Why Is No One Talking About What Happened To Blessing Olusegun?

Police deemed her death as “not suspicious.” So why don’t we have answers?


At 6.20am on the 18th September 2020, the body of 21-year-old Blessing Olusegun was found on a beach in East Sussex. And today, over a year and a half later, media coverage on the case is next to non-existent. Still no one knows what happened. Why? 


The business student, who was staying in Bexhill on a 1-week placement as a carer for elderly people with dementia and mental health issues, was last seen on CCTV footage at around 1am as she walked down to the beach. She had sent text messages to her close friend and boyfriend, asking to stay on the phone while she walked, as she was unable to sleep. It appears no calls were made as she later texted “nevermind” at around 01.25am. This was her last message. 

There are conflicting reports of Blessing’s autopsy results. Allegedly, Blessing’s family were informed by the coroner that the results came back inconclusive, and a precise cause of death was not identified. Other reports claim the police say the autopsy showed that Blessing drowned. What is the truth? 

A resurgence of interest in Blessing’s case has been catalysed by the death of Sarah Everard, the 33-year-old who went missing on 3 March in South London. Her body was found a week later in woodland in Kent. Although the cases have chilling similarities – both women were walking at night and communicating with their boyfriends – the handling of the cases by police and the media couldn’t be more different.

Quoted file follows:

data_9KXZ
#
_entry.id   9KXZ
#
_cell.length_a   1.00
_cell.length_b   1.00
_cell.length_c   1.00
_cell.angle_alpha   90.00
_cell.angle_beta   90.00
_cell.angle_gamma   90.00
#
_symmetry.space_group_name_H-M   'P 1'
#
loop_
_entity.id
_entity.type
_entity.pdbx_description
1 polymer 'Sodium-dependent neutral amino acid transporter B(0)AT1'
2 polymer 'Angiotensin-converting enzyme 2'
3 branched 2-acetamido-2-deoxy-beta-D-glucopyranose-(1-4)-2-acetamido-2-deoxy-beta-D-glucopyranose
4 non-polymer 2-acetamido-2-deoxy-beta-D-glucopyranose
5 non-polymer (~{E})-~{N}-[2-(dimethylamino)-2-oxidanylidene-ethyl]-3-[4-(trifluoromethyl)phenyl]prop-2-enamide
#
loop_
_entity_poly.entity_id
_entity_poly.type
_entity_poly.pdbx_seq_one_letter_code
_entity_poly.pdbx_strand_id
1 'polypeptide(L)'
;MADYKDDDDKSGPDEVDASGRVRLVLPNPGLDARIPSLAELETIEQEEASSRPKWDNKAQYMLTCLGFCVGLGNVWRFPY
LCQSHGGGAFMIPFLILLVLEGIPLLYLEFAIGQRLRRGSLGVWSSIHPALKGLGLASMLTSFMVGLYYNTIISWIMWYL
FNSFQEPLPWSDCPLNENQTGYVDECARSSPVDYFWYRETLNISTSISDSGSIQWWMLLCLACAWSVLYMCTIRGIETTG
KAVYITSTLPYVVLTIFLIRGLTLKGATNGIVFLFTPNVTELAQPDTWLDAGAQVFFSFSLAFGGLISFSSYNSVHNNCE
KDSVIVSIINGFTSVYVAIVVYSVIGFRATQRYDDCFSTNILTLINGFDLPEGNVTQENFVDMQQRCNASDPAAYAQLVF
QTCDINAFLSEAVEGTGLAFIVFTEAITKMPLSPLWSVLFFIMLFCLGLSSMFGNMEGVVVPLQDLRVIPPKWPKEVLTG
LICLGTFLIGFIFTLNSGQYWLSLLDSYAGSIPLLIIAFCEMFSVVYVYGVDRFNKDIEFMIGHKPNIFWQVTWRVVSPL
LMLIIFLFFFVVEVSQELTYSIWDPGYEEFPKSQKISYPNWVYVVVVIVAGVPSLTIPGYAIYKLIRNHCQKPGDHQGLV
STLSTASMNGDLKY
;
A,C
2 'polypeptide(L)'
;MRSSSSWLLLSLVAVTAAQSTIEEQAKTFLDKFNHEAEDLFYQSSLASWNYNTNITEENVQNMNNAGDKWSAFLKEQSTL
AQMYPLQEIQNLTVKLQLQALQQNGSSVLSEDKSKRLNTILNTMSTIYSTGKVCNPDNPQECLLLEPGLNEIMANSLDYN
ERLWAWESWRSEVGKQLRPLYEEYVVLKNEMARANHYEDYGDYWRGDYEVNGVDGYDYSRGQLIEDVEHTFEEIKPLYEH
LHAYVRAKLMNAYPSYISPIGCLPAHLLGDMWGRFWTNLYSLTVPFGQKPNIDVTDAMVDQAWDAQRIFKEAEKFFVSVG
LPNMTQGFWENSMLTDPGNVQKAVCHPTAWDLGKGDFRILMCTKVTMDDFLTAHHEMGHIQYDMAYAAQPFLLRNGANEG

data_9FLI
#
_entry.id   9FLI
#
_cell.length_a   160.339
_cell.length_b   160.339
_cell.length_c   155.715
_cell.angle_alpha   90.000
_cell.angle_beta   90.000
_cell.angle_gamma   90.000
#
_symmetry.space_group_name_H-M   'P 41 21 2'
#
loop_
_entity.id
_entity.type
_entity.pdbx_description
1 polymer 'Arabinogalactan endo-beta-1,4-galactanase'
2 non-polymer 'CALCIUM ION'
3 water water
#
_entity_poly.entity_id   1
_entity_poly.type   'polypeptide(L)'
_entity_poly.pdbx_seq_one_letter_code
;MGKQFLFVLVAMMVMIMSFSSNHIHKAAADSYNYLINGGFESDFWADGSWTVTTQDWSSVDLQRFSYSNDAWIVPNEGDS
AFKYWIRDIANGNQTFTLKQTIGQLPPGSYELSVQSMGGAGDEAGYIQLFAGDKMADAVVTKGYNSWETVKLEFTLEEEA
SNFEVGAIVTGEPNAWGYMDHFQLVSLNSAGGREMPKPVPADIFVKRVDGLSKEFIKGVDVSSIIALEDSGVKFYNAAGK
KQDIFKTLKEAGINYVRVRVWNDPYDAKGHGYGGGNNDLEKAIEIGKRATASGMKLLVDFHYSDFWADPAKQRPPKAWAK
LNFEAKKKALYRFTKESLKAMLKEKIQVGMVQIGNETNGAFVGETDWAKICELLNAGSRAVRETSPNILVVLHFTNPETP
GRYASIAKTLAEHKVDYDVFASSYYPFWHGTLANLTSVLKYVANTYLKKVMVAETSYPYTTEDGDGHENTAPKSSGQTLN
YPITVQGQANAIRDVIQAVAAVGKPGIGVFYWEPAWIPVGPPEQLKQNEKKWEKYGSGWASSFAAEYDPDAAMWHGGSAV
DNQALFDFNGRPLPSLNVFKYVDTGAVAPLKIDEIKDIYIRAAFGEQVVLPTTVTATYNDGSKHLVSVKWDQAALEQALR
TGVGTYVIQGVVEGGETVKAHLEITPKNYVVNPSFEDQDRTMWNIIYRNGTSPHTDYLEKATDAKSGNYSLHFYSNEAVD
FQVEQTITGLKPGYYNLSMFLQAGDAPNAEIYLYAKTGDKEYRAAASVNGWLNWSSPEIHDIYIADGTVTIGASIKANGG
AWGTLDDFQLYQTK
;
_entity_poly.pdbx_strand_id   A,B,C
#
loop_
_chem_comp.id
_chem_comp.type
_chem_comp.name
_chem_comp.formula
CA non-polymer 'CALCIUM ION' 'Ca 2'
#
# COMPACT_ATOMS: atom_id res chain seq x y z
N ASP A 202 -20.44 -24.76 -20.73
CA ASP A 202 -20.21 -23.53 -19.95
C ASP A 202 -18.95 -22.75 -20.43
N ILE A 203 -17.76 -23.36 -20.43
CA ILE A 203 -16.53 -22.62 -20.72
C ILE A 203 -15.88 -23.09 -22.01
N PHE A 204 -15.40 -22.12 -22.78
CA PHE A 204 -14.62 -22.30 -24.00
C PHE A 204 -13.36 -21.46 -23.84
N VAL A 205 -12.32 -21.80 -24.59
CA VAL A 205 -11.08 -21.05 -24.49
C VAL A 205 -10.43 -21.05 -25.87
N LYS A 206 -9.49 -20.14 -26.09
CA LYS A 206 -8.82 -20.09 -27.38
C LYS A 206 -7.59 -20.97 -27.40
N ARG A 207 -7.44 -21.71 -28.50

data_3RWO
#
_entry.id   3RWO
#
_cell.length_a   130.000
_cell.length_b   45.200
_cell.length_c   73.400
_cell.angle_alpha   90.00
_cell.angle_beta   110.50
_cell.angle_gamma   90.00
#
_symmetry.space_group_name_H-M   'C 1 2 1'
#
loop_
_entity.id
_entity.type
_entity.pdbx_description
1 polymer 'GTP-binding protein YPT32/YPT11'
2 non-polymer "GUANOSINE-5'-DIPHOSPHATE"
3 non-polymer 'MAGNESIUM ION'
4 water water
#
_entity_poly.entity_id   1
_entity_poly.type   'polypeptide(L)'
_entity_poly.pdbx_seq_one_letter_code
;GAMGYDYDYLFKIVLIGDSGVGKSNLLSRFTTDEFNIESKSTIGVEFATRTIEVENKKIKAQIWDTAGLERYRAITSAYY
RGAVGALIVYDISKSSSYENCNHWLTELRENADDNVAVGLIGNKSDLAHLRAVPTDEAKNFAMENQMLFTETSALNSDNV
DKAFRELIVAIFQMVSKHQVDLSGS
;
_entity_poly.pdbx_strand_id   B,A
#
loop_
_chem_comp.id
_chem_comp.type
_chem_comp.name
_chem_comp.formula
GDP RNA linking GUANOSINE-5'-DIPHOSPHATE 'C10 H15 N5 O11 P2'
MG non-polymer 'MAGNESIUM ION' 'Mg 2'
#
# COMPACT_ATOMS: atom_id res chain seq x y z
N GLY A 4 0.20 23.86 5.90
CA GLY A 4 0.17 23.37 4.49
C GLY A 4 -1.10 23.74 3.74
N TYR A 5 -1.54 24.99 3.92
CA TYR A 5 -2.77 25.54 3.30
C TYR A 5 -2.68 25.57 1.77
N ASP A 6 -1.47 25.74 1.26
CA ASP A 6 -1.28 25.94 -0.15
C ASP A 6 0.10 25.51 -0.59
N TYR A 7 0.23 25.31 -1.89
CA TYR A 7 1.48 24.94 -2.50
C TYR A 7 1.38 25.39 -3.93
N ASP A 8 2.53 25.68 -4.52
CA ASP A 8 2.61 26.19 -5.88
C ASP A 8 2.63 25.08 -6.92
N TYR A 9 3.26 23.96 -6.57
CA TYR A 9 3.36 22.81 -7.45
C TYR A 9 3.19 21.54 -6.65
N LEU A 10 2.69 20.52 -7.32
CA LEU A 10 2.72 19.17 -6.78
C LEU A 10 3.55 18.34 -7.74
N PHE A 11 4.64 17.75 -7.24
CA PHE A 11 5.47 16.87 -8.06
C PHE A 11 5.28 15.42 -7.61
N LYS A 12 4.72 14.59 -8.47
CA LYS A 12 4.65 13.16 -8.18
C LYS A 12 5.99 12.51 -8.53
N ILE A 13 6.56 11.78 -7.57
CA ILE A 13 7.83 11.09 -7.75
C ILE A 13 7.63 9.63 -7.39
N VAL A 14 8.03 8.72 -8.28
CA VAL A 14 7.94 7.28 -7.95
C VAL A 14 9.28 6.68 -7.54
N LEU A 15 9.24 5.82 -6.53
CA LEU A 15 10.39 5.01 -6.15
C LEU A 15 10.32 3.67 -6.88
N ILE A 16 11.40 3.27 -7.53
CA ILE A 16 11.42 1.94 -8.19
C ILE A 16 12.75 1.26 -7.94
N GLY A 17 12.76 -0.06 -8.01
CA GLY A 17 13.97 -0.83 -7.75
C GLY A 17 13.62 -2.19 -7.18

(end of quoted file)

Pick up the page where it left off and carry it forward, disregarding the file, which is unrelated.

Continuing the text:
The police ruled Blessing’s death as unexplained but not suspicious, and the case hardly garnered any media coverage. Sarah Everard’s case has made headline news, with the public updated every step of the way. It sparked national outrage, protests and conversations about women’s safety in the UK. Many had not even heard about Blessing before Sarah. Once again, we’re met with a stark contrast. Why has it taken the death of a white woman for renewed interest into that of a Black woman? Why was Blessing’s case treated as if it never happened? As if she was never a person with value and worth? 


Downing Street has since announced a series of new measures to keep women safer on Britain’s streets, including £45 million towards better lighting and better CCTV. Plain clothes police officers are also expected to patrol bars and nightclubs. (But who will protect us from the police?) Although we hope these measures will make a difference, it’s failing to tackle the actual problem. It’s deterring offenders from offending in case they get caught, not deterring offenders from offending because it’s wrong. It’s not teaching awareness nor educating men, it’s ramping up the threat of consequences. Unless the foundations are shattered, we cannot achieve true change. And we won’t stop using our voices until we get there.

Sign the petition for justice for Blessing Olusegun here



Next up, March 13th Was A Painful Day For Women